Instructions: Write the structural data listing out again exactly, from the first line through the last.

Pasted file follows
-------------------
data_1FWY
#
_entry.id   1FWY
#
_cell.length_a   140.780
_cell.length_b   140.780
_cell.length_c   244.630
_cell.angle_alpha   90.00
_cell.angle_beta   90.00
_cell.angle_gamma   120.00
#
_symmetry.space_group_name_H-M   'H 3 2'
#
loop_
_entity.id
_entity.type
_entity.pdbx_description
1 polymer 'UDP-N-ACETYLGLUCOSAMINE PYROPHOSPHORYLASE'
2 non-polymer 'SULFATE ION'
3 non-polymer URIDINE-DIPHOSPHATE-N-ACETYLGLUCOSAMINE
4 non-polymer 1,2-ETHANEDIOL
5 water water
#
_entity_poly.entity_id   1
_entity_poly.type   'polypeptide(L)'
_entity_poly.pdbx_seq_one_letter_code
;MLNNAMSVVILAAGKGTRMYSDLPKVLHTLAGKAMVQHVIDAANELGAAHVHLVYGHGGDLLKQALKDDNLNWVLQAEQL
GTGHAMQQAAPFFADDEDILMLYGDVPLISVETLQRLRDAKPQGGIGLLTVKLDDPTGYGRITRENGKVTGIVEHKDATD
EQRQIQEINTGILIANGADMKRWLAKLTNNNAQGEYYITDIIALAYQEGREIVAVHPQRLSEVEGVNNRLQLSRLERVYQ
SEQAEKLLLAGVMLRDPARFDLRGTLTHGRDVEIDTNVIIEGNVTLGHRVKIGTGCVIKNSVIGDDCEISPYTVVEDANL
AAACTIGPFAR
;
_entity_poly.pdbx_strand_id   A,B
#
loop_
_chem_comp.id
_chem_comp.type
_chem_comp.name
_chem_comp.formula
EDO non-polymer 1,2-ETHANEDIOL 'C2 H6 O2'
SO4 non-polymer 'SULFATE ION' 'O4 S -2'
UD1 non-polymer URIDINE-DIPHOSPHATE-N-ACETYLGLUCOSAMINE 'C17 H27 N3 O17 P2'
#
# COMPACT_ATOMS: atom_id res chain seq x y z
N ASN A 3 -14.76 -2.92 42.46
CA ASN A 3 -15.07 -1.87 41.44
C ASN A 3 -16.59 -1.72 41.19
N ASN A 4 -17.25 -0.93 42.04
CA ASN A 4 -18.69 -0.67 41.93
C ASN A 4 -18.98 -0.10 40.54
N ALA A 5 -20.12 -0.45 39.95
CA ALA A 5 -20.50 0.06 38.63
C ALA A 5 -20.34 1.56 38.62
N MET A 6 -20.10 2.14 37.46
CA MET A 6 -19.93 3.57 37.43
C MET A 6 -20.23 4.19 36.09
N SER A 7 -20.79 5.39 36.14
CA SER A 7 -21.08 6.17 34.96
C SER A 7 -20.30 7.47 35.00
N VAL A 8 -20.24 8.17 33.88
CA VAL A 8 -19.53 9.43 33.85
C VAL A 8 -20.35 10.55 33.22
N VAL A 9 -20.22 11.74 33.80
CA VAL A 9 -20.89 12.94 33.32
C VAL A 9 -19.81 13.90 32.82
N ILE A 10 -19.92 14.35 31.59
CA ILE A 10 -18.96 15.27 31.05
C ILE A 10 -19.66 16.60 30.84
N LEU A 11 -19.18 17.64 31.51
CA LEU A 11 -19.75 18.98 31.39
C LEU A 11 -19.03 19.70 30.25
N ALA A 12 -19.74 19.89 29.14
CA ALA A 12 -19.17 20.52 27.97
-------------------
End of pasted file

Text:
data_1FWY
#
_entry.id   1FWY
#
_cell.length_a   140.780
_cell.length_b   140.780
_cell.length_c   244.630
_cell.angle_alpha   90.00
_cell.angle_beta   90.00
_cell.angle_gamma   120.00
#
_symmetry.space_group_name_H-M   'H 3 2'
#
loop_
_entity.id
_entity.type
_entity.pdbx_description
1 polymer 'UDP-N-ACETYLGLUCOSAMINE PYROPHOSPHORYLASE'
2 non-polymer 'SULFATE ION'
3 non-polymer URIDINE-DIPHOSPHATE-N-ACETYLGLUCOSAMINE
4 non-polymer 1,2-ETHANEDIOL
5 water water
#
_entity_poly.entity_id   1
_entity_poly.type   'polypeptide(L)'
_entity_poly.pdbx_seq_one_letter_code
;MLNNAMSVVILAAGKGTRMYSDLPKVLHTLAGKAMVQHVIDAANELGAAHVHLVYGHGGDLLKQALKDDNLNWVLQAEQL
GTGHAMQQAAPFFADDEDILMLYGDVPLISVETLQRLRDAKPQGGIGLLTVKLDDPTGYGRITRENGKVTGIVEHKDATD
EQRQIQEINTGILIANGADMKRWLAKLTNNNAQGEYYITDIIALAYQEGREIVAVHPQRLSEVEGVNNRLQLSRLERVYQ
SEQAEKLLLAGVMLRDPARFDLRGTLTHGRDVEIDTNVIIEGNVTLGHRVKIGTGCVIKNSVIGDDCEISPYTVVEDANL
AAACTIGPFAR
;
_entity_poly.pdbx_strand_id   A,B
#
loop_
_chem_comp.id
_chem_comp.type
_chem_comp.name
_chem_comp.formula
EDO non-polymer 1,2-ETHANEDIOL 'C2 H6 O2'
SO4 non-polymer 'SULFATE ION' 'O4 S -2'
UD1 non-polymer URIDINE-DIPHOSPHATE-N-ACETYLGLUCOSAMINE 'C17 H27 N3 O17 P2'
#
# COMPACT_ATOMS: atom_id res chain seq x y z
N ASN A 3 -14.76 -2.92 42.46
CA ASN A 3 -15.07 -1.87 41.44
C ASN A 3 -16.59 -1.72 41.19
N ASN A 4 -17.25 -0.93 42.04
CA ASN A 4 -18.69 -0.67 41.93
C ASN A 4 -18.98 -0.10 40.54
N ALA A 5 -20.12 -0.45 39.95
CA ALA A 5 -20.50 0.06 38.63
C ALA A 5 -20.34 1.56 38.62
N MET A 6 -20.10 2.14 37.46
CA MET A 6 -19.93 3.57 37.43
C MET A 6 -20.23 4.19 36.09
N SER A 7 -20.79 5.39 36.14
CA SER A 7 -21.08 6.17 34.96
C SER A 7 -20.30 7.47 35.00
N VAL A 8 -20.24 8.17 33.88
CA VAL A 8 -19.53 9.43 33.85
C VAL A 8 -20.35 10.55 33.22
N VAL A 9 -20.22 11.74 33.80
CA VAL A 9 -20.89 12.94 33.32
C VAL A 9 -19.81 13.90 32.82
N ILE A 10 -19.92 14.35 31.59
CA ILE A 10 -18.96 15.27 31.05
C ILE A 10 -19.66 16.60 30.84
N LEU A 11 -19.18 17.64 31.51
CA LEU A 11 -19.75 18.98 31.39
C LEU A 11 -19.03 19.70 30.25
N ALA A 12 -19.74 19.89 29.14
CA ALA A 12 -19.17 20.52 27.97